For 10 years, Georgia state leaders have blocked access to affordable health coverage via Medicaid to almost 600,000 Georgians, Knetta Adkins with Georgians for a Healthy Future said last month.
As part of the Affordable Care Act, beginning in 2014 all new individual and small group health insurance plans must cover a core set of health care services and items across ten broad categories including hospitalization, prescription drugs, maternity and newborn care, and preventive services, among others. This core set of services and items is known as Essential Health Benefits.
The benefits that health plans are currently required to cover vary by state. To ease the transition to essential health benefits in 2014, the U.S. Department of Health and Human Services (HHS) set out a process for each state to select a benchmark health insurance plan (which would include all benefits currently mandated in that state) that would then be supplemented to fill in any gaps and ensure health benefits across all ten categories are covered.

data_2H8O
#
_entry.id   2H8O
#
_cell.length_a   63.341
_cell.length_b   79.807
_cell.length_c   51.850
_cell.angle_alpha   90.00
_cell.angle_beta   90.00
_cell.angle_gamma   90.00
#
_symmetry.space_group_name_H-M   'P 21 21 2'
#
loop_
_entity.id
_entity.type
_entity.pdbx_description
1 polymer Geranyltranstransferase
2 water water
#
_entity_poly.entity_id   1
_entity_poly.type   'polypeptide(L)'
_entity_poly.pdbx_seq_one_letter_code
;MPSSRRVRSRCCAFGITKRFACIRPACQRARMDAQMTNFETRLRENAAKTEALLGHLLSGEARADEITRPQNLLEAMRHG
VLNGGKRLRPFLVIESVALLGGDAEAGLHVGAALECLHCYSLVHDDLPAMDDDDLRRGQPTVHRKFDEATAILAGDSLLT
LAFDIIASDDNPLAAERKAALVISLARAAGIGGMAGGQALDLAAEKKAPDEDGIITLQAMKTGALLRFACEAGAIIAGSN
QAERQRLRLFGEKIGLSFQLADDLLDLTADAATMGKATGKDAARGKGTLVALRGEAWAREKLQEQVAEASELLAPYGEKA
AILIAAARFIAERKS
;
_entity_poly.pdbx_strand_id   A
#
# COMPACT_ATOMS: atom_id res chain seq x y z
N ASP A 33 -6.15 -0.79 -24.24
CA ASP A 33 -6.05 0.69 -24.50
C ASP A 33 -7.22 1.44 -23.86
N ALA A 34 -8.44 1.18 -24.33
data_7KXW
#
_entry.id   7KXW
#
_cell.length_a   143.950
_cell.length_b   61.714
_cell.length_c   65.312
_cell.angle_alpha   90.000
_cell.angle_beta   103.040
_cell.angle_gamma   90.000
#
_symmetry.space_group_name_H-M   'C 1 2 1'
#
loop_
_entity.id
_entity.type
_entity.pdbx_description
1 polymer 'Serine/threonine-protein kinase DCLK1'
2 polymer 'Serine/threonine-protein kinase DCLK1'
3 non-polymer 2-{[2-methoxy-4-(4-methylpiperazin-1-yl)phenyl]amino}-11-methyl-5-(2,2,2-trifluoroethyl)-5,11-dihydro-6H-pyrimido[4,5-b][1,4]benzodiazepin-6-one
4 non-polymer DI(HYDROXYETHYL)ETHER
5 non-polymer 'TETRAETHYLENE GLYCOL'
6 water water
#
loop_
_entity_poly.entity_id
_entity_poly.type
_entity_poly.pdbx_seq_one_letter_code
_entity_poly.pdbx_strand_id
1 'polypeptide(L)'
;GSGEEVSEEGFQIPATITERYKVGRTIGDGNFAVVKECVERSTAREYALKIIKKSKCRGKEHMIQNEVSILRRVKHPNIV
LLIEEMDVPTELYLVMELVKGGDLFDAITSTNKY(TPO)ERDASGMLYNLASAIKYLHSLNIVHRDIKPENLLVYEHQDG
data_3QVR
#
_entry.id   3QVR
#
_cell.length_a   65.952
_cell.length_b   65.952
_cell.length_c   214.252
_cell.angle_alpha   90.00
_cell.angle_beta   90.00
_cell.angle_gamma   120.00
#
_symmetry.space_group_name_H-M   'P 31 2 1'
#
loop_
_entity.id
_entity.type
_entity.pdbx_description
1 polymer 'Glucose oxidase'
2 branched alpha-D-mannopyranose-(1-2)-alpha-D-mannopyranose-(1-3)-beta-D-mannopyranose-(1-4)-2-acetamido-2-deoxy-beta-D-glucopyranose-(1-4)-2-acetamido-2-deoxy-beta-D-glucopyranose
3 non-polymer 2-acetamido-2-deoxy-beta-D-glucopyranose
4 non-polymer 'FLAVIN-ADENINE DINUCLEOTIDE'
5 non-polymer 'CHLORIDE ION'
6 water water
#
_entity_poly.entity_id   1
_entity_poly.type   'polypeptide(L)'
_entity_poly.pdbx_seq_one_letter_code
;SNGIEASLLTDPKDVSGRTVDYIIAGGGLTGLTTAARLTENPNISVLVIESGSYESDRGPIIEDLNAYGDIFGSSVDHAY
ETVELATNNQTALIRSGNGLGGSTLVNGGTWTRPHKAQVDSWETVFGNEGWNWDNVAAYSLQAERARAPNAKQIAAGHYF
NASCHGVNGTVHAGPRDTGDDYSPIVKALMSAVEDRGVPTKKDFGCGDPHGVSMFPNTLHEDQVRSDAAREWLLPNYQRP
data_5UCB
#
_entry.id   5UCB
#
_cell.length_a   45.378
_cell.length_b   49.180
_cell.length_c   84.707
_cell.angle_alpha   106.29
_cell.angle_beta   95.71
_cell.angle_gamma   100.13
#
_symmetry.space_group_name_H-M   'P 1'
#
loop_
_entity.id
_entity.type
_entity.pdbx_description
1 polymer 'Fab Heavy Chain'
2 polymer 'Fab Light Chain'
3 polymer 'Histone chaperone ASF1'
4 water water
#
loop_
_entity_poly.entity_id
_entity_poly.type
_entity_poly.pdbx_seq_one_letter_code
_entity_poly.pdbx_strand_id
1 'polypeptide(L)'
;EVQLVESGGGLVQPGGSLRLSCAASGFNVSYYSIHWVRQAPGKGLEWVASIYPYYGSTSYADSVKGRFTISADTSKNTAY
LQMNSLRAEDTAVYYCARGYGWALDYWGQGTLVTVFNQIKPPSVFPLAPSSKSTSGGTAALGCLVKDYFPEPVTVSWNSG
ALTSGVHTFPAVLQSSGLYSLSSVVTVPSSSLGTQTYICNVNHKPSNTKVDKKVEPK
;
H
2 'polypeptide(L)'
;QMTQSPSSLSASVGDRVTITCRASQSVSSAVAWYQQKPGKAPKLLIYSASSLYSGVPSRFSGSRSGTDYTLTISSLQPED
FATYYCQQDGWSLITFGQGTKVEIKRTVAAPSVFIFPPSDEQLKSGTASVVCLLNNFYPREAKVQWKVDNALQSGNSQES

Last week, HHS issued a proposed rule outlining each state’s benchmark plan. HHS is accepting public comment on all states’ proposed benchmark plans, including Georgia’s benchmark, until December 26th, 2012 (instructions for how to comment are included within the proposed rule). You can view the proposed benchmark plan for Georgia here. For additional information about the Essential Health Benefits process, see a recent Health Affairs article here. For additional information through a Georgia lens, see a recent Georgia Health News story on Essential Health Benefits here.